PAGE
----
James Madison Papers

To James Madison from Stephen Sayre, 6 May 1802

From Stephen Sayre

Philaa. 6th May 1802


I have requested it as a favor, to know, whether I may, or may not expect, some appointment from Administration.

If you conceive the refusal of an answer ought to be conclusive, you are not perfectly acquainted with my character—for—since I am compel’d to pass the line of delicacy, you must pardon me, if I draw some just & natural conclusions, and presume, that others have been provided for, more on account of their situation—or those who recommend them, than positive fitness for office, or claims on the nation.

My services are at an end—they must be unpleasant to the recollection—but it is one of the inconveniencies attending your situation—you must be told of them.

I do not deny you may possess the great & leading principles of patriotism & love for your country, but you must permit me to suppose it possible, that in the pressure of applications you may forget the man who has the clearest claims to protection. Let me beseech you to save me the expence of attending on you in person—if you do so, rely upon it, you will find me full of thanks & gratitude—if I must dance attendance at your door, it will be most unpleasant to myself and distressing to you.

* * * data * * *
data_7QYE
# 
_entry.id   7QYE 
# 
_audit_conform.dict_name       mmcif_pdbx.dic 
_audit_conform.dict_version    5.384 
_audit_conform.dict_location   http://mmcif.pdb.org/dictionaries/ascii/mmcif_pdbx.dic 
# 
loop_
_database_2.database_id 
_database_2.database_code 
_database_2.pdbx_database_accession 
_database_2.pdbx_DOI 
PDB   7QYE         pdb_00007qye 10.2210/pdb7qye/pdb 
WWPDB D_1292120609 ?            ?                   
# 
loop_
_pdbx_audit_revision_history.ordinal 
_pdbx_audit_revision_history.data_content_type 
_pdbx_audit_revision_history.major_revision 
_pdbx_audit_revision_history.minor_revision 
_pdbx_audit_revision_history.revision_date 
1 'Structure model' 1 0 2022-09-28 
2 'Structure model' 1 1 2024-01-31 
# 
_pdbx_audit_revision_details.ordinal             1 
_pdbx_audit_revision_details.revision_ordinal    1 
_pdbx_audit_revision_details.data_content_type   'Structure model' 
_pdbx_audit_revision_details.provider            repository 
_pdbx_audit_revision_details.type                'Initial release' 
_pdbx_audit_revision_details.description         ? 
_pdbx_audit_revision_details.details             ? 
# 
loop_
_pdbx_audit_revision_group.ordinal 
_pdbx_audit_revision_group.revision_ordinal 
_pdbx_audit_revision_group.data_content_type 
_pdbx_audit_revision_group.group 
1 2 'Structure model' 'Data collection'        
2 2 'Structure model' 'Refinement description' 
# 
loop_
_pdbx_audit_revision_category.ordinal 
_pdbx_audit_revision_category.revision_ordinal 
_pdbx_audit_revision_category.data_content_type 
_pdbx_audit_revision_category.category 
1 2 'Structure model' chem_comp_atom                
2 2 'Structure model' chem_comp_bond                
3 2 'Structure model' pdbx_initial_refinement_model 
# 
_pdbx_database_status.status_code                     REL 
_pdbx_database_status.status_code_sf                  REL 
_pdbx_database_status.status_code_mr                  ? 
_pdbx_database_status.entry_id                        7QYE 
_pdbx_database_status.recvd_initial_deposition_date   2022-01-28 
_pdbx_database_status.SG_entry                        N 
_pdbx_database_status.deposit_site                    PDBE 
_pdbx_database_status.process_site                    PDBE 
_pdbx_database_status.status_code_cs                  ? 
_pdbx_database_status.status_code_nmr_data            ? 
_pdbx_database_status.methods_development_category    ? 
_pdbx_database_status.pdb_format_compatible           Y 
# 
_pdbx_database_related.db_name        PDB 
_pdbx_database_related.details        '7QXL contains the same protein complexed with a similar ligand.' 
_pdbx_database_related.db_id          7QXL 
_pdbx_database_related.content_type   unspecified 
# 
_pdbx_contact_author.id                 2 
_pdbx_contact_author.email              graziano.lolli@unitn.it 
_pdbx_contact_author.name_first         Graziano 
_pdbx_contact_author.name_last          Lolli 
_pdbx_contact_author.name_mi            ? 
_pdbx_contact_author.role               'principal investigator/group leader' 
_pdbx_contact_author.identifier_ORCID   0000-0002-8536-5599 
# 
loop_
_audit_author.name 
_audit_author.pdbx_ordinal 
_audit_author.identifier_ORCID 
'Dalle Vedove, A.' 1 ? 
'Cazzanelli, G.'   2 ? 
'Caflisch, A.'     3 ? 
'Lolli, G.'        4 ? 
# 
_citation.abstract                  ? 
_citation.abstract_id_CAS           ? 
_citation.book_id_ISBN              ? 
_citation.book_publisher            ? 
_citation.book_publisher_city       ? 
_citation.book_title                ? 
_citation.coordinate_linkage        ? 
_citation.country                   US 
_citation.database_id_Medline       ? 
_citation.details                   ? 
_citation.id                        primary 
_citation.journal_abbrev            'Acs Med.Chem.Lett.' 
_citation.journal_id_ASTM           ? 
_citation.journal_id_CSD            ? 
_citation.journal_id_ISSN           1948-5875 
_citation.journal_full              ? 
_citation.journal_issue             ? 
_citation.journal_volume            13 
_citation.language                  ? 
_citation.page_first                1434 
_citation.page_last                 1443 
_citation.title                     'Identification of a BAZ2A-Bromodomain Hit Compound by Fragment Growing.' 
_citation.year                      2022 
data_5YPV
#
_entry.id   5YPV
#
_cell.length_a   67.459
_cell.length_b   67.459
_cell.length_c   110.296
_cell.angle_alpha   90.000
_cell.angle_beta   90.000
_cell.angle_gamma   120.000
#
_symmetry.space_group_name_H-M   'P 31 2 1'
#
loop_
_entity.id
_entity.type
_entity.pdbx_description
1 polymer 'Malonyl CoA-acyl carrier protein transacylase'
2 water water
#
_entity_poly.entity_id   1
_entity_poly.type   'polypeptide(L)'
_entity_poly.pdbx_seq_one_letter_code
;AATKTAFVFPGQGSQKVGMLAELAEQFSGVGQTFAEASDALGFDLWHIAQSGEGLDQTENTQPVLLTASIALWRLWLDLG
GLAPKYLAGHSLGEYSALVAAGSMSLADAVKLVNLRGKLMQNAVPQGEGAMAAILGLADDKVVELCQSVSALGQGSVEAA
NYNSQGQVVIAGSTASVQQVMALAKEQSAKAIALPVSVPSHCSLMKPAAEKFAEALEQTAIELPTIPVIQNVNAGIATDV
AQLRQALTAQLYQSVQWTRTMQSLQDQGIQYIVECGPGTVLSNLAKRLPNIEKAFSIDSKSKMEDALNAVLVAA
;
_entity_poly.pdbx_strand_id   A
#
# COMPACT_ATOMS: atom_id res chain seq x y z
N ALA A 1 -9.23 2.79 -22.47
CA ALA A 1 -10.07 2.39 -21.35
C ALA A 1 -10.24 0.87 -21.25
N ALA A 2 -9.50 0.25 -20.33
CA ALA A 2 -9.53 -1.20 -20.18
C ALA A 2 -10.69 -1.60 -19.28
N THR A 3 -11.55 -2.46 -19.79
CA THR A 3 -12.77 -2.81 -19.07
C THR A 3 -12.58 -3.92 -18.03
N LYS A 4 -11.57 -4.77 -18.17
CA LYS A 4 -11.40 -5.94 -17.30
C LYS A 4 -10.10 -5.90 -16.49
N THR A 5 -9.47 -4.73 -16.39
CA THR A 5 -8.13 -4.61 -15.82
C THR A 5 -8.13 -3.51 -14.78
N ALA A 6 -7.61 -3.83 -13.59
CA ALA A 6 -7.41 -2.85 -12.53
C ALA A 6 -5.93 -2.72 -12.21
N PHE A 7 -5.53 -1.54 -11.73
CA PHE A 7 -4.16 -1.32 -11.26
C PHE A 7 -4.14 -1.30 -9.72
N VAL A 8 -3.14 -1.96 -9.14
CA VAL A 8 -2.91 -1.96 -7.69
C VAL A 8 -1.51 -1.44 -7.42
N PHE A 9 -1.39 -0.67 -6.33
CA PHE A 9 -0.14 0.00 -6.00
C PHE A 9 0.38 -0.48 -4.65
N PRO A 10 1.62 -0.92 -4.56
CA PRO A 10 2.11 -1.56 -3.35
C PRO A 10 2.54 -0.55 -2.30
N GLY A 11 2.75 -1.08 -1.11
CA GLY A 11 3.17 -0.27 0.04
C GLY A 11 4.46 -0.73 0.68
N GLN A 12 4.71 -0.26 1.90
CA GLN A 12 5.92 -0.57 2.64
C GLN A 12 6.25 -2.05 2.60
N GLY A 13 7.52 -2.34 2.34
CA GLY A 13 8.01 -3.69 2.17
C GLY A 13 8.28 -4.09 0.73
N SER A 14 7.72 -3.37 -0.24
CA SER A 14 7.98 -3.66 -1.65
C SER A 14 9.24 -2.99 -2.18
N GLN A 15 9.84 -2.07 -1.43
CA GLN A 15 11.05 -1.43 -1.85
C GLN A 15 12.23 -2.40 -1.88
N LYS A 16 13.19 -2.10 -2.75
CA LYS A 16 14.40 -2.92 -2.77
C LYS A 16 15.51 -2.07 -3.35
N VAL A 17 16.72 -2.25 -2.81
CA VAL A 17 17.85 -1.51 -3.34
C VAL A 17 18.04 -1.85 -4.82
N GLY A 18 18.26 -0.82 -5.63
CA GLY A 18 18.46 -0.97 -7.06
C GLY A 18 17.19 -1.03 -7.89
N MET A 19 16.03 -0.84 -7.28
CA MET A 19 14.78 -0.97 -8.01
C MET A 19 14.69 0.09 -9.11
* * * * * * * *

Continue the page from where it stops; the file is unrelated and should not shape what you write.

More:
I cannot point out employment—but I will ask—do you know any other person who would better accomplish the business of settling the line to be drawn in upper Canada, between the United States & the British Government?

Is it too great a favor to make some short reply to this note? I am with due respect yours &c &c

Stephen Sayre

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